Dual frequency GPS receiver 100 is adapted to implement one of the dualfrequency carrier smoothing techniques of the present invention. The dual frequency carrier smoothing techniques of the present invention take advantage of the dualfrequency measurements made by receiver 100 to remove the effects of iono divergence in the smoothing process. In three particular embodiments of the present invention, one of three dualfrequency carrier smoothing methods are utilized. The three dualfrequency carrier smoothing methods include divergencefree smoothing, ionofree smoothing and a method of smoothing the iono refraction. In the various embodiments of the carriersmoothing methods of the present invention which can be implemented by GPS receiver 100, one or both of the generalized code pseudorange measurement Ψ and the generalized carrier phase measurement Φ used by complementary filter 200 to produce smoothed pseudorange measurement {circumflex over (Ψ)} are dualfrequency in nature.
FIG. 3 is a flow diagram which illustrates methods of the present invention of using dualfrequency measurements to enhance the carrier smoothing process. The methods illustrated in FIG. 3 are implementable by GPS receiver 100. As shown at block 305 a first GPS signal, at a first frequency (for example the L1 frequency), from a first GPS satellite is tracked. As shown at block 310 a second GPS signal, at a second frequency (for example the L2 frequency), from the first GPS satellite is tracked. As shown at block 315, a first pseudorange measurement ρ_{1 }is determined from the tracked first GPS signal. As shown at block 320, a smoothed pseudorange measurement {circumflex over (Ψ)} from the determined first pseudorange measurement ρ_{1 }is calculated as a function of a generalized code pseudorange measurement Ψ and as a function of a generalized carrier phase measurement Φ. In accordance with the present invention, at least one of the generalized code pseudorange measurement and the generalized carrier phase measurement is a dual frequency measurement determined as a function of both the first and second GPS signals.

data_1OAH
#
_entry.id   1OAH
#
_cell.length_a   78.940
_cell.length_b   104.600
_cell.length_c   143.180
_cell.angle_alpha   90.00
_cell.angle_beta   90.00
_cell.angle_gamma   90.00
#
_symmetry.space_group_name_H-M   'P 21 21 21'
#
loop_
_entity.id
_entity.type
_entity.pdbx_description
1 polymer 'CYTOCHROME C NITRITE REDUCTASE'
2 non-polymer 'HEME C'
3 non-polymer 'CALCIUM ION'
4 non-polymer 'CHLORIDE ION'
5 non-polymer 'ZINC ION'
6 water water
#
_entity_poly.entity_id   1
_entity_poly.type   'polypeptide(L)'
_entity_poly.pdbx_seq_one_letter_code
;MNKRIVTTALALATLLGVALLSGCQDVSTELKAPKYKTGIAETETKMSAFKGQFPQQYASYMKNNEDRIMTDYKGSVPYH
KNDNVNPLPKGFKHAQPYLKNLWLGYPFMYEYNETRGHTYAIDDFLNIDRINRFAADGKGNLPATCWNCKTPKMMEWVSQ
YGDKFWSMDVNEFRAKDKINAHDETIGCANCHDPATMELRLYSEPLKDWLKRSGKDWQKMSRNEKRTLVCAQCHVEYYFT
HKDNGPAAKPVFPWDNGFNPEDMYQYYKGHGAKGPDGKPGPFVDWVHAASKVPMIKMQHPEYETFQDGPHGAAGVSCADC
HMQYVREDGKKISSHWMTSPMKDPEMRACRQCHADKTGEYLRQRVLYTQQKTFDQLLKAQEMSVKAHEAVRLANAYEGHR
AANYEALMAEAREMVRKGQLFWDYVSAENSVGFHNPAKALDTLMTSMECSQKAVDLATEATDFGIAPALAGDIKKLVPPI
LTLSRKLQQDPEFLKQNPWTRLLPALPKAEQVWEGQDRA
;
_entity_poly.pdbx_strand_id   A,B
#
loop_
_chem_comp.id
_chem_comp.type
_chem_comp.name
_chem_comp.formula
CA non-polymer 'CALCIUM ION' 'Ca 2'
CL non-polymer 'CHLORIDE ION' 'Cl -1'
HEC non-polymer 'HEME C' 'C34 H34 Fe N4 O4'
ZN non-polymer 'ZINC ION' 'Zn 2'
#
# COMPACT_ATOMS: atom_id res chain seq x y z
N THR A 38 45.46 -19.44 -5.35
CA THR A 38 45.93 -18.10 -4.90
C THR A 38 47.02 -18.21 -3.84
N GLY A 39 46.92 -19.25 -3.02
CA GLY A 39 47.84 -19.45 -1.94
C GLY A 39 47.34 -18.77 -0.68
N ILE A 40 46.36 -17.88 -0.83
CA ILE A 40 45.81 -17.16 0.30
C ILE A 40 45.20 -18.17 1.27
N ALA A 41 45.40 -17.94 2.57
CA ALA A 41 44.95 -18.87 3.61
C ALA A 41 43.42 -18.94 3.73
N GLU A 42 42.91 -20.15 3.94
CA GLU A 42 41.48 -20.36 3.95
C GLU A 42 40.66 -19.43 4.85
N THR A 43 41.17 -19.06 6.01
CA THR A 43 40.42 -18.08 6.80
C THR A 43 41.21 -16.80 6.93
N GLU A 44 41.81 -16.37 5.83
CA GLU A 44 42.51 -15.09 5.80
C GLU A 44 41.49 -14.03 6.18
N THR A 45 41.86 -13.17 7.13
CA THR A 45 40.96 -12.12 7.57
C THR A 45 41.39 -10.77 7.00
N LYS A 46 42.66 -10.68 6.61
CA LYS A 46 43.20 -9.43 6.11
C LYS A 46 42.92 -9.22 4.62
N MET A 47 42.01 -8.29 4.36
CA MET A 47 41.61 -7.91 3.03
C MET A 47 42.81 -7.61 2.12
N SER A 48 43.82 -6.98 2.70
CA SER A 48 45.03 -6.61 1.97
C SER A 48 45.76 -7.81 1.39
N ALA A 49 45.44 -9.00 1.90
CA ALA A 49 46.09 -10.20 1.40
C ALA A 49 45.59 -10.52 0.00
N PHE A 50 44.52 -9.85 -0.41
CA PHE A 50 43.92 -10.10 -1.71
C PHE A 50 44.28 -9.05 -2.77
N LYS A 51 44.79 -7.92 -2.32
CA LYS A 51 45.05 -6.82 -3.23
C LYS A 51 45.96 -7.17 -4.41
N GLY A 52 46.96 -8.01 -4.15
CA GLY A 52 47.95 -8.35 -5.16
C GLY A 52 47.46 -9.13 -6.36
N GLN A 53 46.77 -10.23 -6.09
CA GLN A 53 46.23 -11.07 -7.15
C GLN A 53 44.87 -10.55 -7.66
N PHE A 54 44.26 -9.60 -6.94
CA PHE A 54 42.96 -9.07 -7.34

More specific embodiments of the general method illustrated in FIG. 3 are discussed below in greater detail. The dualfrequency smoothing techniques discussed below rely on the fact that iono refraction can be accurately modeled as inversely related to the square of the GPS frequency